UC Davis spent $175K to scrub pepper-spray incident off Web

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A California university reeling from the pepper-spraying of student protesters spent over $175,000 trying to scrub it off the Internet.

Contracting documents published Wednesday by The Sacramento Bee revealed the University of California, Davis and its embattled chancellor, Linda P.B. Katehi, hired two consulting firms for Google search strategies to counter the negative results about the 2011 incident.

University officials defended the contracts Thursday, even as Google still showed “pepper spray” as the most common search connected to UC Davis. A video of a campus police officer casually spraying a group of Occupy protesters with their arms locked together led to an outcry.

“Nevins & Associates is prepared to create and execute an online branding campaign designed to clean up the negative attention the University of California, Davis, and Chancellor Katehi have received related to the events that transpired in November 2011,” said a proposal by the Maryland company obtained by the Bee through a public records request.

NOV. 18 2011 FILE PHOTO.Wayne Tilcock/AP

Then-University of California, Davis Police Lt. John Pike deployed pepper spray on Occupy UC Davis protesters on Nov. 18, 2011. Neither Pike nor another officer involved with the incident still work at the public university.

The proposal — which led to a six-month, $15,000-per-month agreement in January 2013 — promised that the public relations firm would “expedite the eradication of references to the pepper spray incident in search results on Google for the university and the chancellor.”

The public university ultimately paid the Maryland firm $92,970.73 for its services in 2013. The following summer, UC Davis hired Sacramento consultants ID Media Partners for an $82,500 contract to “design and execute a comprehensive search engine results management strategy.”

“The following plan is based on our discussions to date and our understanding of your primary goal: to achieve a reasonable balance of positive natural search results on common terms concerning UC Davis and Chancellor Katehi,” the company, which does business under the name IDMLOCO, wrote in another proposal obtained by the Bee.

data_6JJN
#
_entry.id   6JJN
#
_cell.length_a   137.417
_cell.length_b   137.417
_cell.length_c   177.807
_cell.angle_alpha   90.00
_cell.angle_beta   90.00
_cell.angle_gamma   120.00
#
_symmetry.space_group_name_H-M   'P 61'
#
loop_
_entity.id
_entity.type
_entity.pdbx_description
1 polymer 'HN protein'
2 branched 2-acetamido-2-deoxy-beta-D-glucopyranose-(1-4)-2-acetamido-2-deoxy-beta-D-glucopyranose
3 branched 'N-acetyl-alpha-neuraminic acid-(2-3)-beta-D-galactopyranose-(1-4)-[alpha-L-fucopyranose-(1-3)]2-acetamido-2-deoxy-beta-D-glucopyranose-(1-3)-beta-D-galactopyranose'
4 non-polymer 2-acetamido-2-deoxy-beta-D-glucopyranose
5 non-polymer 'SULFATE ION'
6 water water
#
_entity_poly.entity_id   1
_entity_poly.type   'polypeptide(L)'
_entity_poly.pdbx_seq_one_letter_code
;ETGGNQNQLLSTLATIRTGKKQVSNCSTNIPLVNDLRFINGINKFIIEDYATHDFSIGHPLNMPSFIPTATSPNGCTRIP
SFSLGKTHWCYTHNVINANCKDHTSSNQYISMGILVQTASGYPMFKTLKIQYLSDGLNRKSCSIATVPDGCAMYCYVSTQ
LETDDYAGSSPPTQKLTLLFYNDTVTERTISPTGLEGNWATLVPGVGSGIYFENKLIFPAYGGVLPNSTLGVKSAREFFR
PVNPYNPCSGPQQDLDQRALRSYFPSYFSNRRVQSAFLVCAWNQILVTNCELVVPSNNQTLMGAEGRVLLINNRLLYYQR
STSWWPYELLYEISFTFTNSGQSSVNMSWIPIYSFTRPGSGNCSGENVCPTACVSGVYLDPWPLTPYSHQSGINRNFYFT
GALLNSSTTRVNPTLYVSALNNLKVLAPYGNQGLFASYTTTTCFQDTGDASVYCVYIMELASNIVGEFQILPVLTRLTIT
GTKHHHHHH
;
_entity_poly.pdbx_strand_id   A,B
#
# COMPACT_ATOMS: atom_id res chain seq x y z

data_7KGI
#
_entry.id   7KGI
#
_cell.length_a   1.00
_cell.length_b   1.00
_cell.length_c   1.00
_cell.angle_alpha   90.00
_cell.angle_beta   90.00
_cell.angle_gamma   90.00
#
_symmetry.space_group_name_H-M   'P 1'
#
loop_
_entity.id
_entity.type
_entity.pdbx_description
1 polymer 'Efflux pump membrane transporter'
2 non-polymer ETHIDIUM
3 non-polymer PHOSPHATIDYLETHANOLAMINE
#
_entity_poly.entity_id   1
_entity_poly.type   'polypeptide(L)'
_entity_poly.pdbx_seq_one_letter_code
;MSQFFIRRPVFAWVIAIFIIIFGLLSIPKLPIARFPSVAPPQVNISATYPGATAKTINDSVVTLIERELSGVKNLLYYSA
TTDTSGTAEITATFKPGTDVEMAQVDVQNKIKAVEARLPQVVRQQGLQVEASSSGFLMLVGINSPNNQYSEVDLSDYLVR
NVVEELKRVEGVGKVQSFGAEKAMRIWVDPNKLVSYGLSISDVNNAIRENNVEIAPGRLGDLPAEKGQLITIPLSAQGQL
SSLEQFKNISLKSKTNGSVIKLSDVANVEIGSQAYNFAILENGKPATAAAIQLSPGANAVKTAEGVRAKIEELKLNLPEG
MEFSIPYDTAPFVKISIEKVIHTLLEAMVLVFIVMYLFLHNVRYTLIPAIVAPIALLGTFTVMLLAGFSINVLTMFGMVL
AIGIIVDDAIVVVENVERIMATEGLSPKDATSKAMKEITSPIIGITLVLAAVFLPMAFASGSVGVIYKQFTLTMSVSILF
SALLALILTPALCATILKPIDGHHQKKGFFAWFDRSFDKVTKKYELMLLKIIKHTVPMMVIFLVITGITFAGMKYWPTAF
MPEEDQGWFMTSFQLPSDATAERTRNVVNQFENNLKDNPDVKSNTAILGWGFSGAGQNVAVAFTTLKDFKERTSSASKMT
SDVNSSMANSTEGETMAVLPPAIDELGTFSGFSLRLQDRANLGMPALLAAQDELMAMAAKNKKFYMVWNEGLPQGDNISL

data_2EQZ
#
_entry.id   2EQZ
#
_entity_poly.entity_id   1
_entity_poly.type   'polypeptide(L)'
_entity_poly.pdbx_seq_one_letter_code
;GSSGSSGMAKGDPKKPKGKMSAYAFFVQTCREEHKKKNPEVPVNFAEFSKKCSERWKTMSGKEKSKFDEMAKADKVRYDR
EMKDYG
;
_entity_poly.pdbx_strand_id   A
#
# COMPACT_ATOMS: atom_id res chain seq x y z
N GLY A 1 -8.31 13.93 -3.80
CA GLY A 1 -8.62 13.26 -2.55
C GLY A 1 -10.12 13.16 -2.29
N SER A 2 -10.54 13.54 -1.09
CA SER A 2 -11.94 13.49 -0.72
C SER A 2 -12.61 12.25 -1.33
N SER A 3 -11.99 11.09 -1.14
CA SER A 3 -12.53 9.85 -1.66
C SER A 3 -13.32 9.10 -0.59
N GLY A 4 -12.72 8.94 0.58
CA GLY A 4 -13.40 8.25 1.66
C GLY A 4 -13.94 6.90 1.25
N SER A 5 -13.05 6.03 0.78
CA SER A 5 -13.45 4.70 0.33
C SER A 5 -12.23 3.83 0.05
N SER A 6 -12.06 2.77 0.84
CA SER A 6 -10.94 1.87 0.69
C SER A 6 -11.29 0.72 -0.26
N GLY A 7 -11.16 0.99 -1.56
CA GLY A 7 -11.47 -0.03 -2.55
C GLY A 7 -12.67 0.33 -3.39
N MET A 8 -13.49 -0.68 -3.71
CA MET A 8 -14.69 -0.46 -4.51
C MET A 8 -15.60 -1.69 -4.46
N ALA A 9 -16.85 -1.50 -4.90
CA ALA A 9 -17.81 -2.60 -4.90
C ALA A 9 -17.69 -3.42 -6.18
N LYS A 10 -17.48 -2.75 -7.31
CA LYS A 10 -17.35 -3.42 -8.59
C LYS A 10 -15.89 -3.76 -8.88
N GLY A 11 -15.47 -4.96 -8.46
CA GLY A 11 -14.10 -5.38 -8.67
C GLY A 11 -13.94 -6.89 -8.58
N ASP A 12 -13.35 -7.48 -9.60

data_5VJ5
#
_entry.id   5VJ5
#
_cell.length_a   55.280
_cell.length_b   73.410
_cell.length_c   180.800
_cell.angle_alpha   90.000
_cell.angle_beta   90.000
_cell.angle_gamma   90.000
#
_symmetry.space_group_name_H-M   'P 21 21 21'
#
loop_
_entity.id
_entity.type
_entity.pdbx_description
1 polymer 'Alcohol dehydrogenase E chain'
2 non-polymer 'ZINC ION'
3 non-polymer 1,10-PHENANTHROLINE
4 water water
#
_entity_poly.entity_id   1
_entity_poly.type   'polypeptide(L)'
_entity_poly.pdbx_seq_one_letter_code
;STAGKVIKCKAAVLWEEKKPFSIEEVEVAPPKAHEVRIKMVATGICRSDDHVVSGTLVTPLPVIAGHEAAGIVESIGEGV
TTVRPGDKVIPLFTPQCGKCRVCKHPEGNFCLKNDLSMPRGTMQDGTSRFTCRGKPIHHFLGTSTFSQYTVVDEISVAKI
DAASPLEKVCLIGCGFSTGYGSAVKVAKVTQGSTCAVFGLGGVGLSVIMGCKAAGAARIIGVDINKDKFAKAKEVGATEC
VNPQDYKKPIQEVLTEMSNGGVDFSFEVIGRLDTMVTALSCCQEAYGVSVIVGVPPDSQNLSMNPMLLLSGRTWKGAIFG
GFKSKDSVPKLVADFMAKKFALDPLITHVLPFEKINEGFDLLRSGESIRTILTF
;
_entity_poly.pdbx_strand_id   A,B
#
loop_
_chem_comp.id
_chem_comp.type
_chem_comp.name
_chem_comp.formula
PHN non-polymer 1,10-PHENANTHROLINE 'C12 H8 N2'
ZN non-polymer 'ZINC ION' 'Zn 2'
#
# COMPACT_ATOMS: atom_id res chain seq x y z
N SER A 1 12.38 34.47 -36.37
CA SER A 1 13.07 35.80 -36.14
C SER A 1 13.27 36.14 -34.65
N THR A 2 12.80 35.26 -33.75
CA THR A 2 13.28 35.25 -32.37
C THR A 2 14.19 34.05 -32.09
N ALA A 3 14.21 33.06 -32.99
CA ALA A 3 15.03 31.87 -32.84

UC Davis Chancellor Linda P.B. Katehi, left, talks to students occupying a campus building over a proposed fee increase in November 2014. Student activists now staging a sit-in outside her office are calling on her to resign.

Representatives for the two public relations companies didn’t immediately respond Thursday night to requests for comment.

“It is troubling that the administration chose to spend scarce public dollars and to nearly double its PR budget when tuition soared, course offerings were slashed and California resident students were being shut out,” Democratic state Assemblyman Kevin McCarty, who has called on Katehi to step down, told the Bee. “These findings just raise more questions about university priorities.”

The newspaper published both proposals and contract agreements Thursday as student protesters continued a month-long sit-in outside Katehi’s office they said would keep going until she resigns. Katehi has faced more criticism since word surfaced last month of her seats on the corporate boards of a textbook company and a for-profit university under federal scrutiny.

A February 2015 shows the UC Davis campus. Officials at the 34,000-student university defended the contracts Thursday.Joseph DeSantis/Moment Editorial/Getty Images

A February 2015 shows the UC Davis campus. Officials at the 34,000-student university defended the contracts Thursday.

University officials responded in a statement Thursday describing the 34,000-student school’s $5.4 million external communications budget as a small fraction of its $4.3 billion budget, which “compares favorably with other institutions of higher learning.”

“As part of this overall communications strategy, it is important that the excellent work underway at UC Davis with respect to educating the next generation of students, pursuing groundbreaking research, and providing important services to the state is not lost during a campus crisis, including the crisis that ensued following the extremely regrettable incident when police pepper-sprayed student protesters in 2011,” officials said.

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